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Here are the states with the unfriendliest customers

The latest data on the friendliest and unfriendliest states can help business owners understand their customers better.

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If you’ve ever wondered which states have the unfriendliest customers, you’ve probably just had to offer your best guess. But who is number one, when it comes to rude customers?

After all, certain states have reputations for having the unfriendliest customers. You might assume, for example, that the Midwestern United States would have the friendliest customers and that the East Coast would have the rudest customers. But, according to a new study by Stella Connect, you’d be wrong.

Its reporting suggests many Northeastern states, including New Jersey, Connecticut, and Massachusetts, have the friendliest customers. Meanwhile, some states with friendly reputations, including Missouri, Oklahoma, and Georgia, score high for rude customers.

Alex Vlasto, vice-president of marketing for Stella Connect, says his company studies all aspects of customer interactions, including whether a company has friendly or rude customers. “There’s no question that every customer service interaction is critical for brand reputation and to enhance a customer’s lifetime value,” he says. “This look at friendliness is a byproduct of how customers are rating service reps overall.”

There were a few insights that seem counterintuitive, he says.

“For example, Midwesterners have a reputation for being friendly and down-to-earth, but of the four regions, customers from the Midwest rated their customer service reps tougher than anyone else,” he says. “Likewise, Northeasterners have a reputation for being more tough and direct, but customers from this region provided the highest marks for the customer service reps they interacted with.”

To measure friendliness, Stella Connect culled data from its platform, which offers real-time feedback following each interaction between a customer and a service representative. Stella Connect asks customers questions about the interaction while also allowing them to give the rep a “star” rating on a scale of one to five. The data from Stella Connect’s report represents millions of customer interactions during the last four quarters.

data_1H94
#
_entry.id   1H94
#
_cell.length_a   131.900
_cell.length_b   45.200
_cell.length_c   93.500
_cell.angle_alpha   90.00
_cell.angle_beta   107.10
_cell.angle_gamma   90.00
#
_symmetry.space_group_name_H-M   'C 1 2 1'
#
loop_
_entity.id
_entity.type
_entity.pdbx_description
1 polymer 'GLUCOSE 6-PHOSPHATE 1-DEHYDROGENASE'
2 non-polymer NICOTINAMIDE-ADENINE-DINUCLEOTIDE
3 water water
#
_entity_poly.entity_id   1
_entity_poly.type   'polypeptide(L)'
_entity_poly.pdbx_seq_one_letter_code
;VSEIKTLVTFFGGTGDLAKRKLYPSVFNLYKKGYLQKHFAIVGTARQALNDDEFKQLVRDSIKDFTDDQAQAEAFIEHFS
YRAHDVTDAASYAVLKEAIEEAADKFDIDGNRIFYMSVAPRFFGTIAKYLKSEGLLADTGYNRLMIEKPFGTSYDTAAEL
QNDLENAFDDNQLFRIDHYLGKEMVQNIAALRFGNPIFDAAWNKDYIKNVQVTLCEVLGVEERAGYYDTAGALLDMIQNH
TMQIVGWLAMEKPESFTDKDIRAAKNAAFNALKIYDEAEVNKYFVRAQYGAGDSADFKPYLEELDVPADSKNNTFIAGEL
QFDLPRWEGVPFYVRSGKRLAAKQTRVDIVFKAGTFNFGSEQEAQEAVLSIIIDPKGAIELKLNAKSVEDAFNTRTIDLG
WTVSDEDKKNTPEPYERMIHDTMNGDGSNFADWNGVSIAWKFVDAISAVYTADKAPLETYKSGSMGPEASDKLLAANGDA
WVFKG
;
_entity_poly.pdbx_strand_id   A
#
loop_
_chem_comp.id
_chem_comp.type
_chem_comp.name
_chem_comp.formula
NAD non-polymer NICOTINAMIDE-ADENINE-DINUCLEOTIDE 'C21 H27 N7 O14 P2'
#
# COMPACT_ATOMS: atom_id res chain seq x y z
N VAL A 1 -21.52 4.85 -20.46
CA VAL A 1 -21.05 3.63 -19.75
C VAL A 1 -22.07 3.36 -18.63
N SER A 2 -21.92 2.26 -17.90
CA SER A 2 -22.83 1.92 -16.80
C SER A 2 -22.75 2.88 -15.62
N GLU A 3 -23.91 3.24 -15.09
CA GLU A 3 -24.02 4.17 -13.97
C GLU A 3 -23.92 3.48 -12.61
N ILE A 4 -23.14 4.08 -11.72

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The findings can offer a rough barometer for national friendliness — or unfriendliness. They also help consumer advocates like me to set our expectations when we’re dealing with customers. (And for the record, my advocates and I always try to respond politely, whether it’s a rude customer or a friendly one.)

These are the states with the unfriendliest customers

According to Stella Connect, here are the five unfriendliest states (the company rates only the contiguous states plus Washington, D.C.):

1. Washington, D.C. (91.82)

2. Nevada (91.87)

3. California (92.04)

4. Missouri (92.22)

5. North Dakota (92.42)

Northeastern states such as New Jersey and Connecticut have the friendliest customers. (Source)

“With all the gridlock coming out of our nation’s capital, is it any wonder that customers there are seemingly more grouchy than elsewhere?” says Vlasto.

OK, the district’s number-one ranking might not come as a shocker, but Nevada? Missouri? And North Dakota? These states don’t have reputations for unfriendly customer behavior. Perhaps there’s some discontent elsewhere, too. Hard to know why, but it’s there — and it’s measurable. They have rude customers.

States with the friendliest customers

Here are the five friendliest states:

1. Connecticut (94.25)

2. Delaware (94.19)

3. New Jersey (94.11)

4. South Carolina (93.90)

5. Virginia (93.79)

Wait, New Jersey made this list? Explain, that.

“As a resident of New York for the past 12 years, I think it’s safe to say that the bad rap New Yorkers and Northeasterners in general receive is just that: a bad rap,” says Vlasto. “We may be more direct, but people here are extremely friendly and are willing to help out their fellow man and woman.”

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I pushed him for a more scientific explanation. Vlasto says the data is derived from millions of customer interactions spanning an entire year. ” So it’s safe to say this is a comprehensive look at how groups of customers rate service reps.”

“Could it be that these customers just squared off with really good or bad customer service reps?” he asks. “Maybe. Perhaps weather or environmental factors played a role as well, such as the California wildfires. Overall, it’s hard to explain the <em>why</em> behind the data even though it definitely showcases geographic trends.

But what does the data mean to you?

“As a customer, these results could help to give an indication of how happy or grumpy your neighbors might be if you’re considering moving to a new part of the country,” he says. “For a business owner, understanding the average satisfaction levels of customers from different regions might just make you act a little differently when you see the location of customers calling in with service inquiries.”

And maybe, just maybe, everything we thought we knew about the unfriendliest customers was wrong.

DISCLAIMER: This article expresses my own ideas and opinions. Any information I have shared are from sources that I believe to be reliable and accurate. I did not receive any financial compensation for writing this post, nor do I own any shares in any company I’ve mentioned. I encourage any reader to do their own diligent research first before making any investment decisions.

Christopher Elliott's latest book is “How To Be The World’s Smartest Traveler” (National Geographic). You can get real-time answers to any consumer question on his new forum, or by emailing him at chris@elliott.org

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